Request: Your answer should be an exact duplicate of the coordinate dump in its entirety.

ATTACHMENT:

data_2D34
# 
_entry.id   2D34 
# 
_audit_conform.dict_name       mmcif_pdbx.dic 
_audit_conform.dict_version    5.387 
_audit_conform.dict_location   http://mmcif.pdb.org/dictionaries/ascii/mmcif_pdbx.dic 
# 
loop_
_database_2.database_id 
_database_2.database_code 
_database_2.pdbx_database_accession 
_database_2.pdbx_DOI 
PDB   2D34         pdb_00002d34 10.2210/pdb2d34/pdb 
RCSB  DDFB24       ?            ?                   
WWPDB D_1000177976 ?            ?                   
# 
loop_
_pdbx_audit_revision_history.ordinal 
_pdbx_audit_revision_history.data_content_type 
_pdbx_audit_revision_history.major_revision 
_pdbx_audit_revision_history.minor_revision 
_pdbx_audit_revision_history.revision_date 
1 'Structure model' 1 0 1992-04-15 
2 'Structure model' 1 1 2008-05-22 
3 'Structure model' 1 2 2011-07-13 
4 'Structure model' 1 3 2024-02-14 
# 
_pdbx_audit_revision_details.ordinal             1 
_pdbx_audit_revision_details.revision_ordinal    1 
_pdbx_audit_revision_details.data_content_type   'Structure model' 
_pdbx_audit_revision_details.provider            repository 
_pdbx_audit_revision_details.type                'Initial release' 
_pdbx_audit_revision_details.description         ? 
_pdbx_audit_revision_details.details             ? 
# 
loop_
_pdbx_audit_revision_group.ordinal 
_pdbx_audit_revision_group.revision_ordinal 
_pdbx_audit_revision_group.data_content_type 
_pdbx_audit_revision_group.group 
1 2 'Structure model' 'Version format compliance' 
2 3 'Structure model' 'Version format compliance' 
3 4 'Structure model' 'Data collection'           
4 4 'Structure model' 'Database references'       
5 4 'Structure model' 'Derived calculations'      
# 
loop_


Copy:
data_2D34
# 
_entry.id   2D34 
# 
_audit_conform.dict_name       mmcif_pdbx.dic 
_audit_conform.dict_version    5.387 
_audit_conform.dict_location   http://mmcif.pdb.org/dictionaries/ascii/mmcif_pdbx.dic 
# 
loop_
_database_2.database_id 
_database_2.database_code 
_database_2.pdbx_database_accession 
_database_2.pdbx_DOI 
PDB   2D34         pdb_00002d34 10.2210/pdb2d34/pdb 
RCSB  DDFB24       ?            ?                   
WWPDB D_1000177976 ?            ?                   
# 
loop_
_pdbx_audit_revision_history.ordinal 
_pdbx_audit_revision_history.data_content_type 
_pdbx_audit_revision_history.major_revision 
_pdbx_audit_revision_history.minor_revision 
_pdbx_audit_revision_history.revision_date 
1 'Structure model' 1 0 1992-04-15 
2 'Structure model' 1 1 2008-05-22 
3 'Structure model' 1 2 2011-07-13 
4 'Structure model' 1 3 2024-02-14 
# 
_pdbx_audit_revision_details.ordinal             1 
_pdbx_audit_revision_details.revision_ordinal    1 
_pdbx_audit_revision_details.data_content_type   'Structure model' 
_pdbx_audit_revision_details.provider            repository 
_pdbx_audit_revision_details.type                'Initial release' 
_pdbx_audit_revision_details.description         ? 
_pdbx_audit_revision_details.details             ? 
# 
loop_
_pdbx_audit_revision_group.ordinal 
_pdbx_audit_revision_group.revision_ordinal 
_pdbx_audit_revision_group.data_content_type 
_pdbx_audit_revision_group.group 
1 2 'Structure model' 'Version format compliance' 
2 3 'Structure model' 'Version format compliance' 
3 4 'Structure model' 'Data collection'           
4 4 'Structure model' 'Database references'       
5 4 'Structure model' 'Derived calculations'      
# 
loop_